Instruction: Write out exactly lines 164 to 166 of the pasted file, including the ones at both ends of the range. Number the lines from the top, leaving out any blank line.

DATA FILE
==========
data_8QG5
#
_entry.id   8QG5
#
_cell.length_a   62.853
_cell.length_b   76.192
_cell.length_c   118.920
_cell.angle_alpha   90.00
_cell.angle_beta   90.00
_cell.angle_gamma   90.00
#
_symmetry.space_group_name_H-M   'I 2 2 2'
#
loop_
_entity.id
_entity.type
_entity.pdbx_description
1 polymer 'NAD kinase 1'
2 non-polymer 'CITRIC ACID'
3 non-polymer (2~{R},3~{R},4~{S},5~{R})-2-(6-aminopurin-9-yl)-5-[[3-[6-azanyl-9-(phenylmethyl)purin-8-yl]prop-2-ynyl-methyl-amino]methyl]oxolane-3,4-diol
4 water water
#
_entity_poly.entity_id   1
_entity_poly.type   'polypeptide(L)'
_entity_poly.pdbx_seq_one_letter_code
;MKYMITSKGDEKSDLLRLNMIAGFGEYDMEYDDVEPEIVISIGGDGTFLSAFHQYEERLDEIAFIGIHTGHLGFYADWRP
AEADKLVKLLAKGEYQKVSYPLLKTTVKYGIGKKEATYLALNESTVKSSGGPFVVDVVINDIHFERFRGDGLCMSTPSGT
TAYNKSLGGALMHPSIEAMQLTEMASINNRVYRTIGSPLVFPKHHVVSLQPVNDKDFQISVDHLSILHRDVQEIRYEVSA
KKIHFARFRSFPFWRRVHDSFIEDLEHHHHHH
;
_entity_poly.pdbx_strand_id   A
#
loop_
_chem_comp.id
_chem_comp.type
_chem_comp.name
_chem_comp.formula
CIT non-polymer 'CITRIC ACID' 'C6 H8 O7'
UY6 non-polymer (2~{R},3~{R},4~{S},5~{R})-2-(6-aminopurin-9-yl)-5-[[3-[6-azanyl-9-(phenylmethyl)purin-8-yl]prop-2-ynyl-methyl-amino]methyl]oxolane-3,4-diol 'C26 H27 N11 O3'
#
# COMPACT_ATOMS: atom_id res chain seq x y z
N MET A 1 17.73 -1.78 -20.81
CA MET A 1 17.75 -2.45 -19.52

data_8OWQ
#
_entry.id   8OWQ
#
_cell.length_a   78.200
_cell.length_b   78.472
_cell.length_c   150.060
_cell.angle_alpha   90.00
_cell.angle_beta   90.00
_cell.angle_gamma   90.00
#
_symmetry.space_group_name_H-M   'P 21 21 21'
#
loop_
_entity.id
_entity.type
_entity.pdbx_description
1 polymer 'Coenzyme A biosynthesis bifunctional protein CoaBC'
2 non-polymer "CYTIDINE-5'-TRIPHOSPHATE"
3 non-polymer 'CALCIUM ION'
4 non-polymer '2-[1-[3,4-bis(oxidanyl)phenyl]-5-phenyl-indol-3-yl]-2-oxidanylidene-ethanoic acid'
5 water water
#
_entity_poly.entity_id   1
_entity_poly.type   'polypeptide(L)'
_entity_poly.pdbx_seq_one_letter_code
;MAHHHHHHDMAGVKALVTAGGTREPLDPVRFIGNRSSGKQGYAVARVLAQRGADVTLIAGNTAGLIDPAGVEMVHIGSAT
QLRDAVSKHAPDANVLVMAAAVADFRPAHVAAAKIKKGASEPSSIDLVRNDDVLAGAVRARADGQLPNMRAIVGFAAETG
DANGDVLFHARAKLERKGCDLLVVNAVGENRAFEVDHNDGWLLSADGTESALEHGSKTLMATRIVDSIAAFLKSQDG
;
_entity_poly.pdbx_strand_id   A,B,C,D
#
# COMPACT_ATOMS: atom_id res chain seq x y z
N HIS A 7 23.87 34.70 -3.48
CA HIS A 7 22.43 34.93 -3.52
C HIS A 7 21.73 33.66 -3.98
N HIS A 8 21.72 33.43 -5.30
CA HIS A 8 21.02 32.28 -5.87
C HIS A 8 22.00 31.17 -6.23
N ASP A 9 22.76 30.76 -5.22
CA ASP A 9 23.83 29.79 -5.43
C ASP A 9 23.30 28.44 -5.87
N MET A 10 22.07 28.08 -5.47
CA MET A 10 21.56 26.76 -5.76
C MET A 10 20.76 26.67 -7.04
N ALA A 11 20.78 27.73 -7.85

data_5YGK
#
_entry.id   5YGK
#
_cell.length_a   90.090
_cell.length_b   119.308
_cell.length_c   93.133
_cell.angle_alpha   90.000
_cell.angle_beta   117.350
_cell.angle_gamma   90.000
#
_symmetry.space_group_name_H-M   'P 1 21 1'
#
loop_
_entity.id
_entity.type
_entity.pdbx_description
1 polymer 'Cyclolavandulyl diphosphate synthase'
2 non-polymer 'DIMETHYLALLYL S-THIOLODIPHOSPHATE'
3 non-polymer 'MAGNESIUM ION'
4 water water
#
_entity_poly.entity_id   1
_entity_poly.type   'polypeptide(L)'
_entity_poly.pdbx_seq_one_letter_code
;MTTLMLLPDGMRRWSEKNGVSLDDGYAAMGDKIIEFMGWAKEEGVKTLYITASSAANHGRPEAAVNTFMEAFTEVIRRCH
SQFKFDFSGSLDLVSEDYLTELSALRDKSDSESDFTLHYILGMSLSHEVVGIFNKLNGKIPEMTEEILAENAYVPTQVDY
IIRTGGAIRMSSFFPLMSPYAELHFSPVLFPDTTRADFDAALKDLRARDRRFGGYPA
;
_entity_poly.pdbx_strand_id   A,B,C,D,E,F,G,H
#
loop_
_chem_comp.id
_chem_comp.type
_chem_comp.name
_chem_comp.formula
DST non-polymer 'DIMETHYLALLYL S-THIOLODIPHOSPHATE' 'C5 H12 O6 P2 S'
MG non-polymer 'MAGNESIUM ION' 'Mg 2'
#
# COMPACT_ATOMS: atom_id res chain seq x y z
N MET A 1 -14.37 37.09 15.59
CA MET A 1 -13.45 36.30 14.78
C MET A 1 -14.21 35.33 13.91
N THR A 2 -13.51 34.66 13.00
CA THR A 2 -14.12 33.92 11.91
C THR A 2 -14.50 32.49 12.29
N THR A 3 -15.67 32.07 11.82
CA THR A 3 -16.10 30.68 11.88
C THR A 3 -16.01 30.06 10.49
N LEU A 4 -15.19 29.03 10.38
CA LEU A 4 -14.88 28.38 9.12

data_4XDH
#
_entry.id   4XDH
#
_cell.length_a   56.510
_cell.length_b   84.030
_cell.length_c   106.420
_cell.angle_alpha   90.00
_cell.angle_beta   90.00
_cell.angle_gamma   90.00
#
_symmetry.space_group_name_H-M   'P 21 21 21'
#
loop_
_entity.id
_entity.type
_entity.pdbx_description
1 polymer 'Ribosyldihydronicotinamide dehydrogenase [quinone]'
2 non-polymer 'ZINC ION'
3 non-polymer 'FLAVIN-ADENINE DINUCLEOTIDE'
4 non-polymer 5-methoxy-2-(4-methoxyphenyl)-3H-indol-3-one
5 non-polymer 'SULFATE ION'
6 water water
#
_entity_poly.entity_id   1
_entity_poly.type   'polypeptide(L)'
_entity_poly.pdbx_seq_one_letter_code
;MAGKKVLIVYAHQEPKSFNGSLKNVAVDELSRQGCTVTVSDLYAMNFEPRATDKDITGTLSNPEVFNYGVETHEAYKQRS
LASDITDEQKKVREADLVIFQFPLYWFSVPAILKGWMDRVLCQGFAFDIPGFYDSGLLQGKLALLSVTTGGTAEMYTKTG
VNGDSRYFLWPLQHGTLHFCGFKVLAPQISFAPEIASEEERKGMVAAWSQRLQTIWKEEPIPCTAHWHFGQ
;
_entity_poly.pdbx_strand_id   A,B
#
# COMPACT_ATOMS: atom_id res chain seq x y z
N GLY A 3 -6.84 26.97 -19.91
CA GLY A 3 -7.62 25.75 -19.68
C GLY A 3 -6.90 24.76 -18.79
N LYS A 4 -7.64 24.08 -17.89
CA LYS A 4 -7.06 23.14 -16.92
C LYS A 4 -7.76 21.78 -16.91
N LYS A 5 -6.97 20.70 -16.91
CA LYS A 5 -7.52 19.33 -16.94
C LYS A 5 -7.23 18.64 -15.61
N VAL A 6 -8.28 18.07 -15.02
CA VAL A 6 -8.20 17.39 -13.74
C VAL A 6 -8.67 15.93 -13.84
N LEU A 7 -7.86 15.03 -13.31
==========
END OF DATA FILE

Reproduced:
#
_entity_poly.entity_id   1
_entity_poly.type   'polypeptide(L)'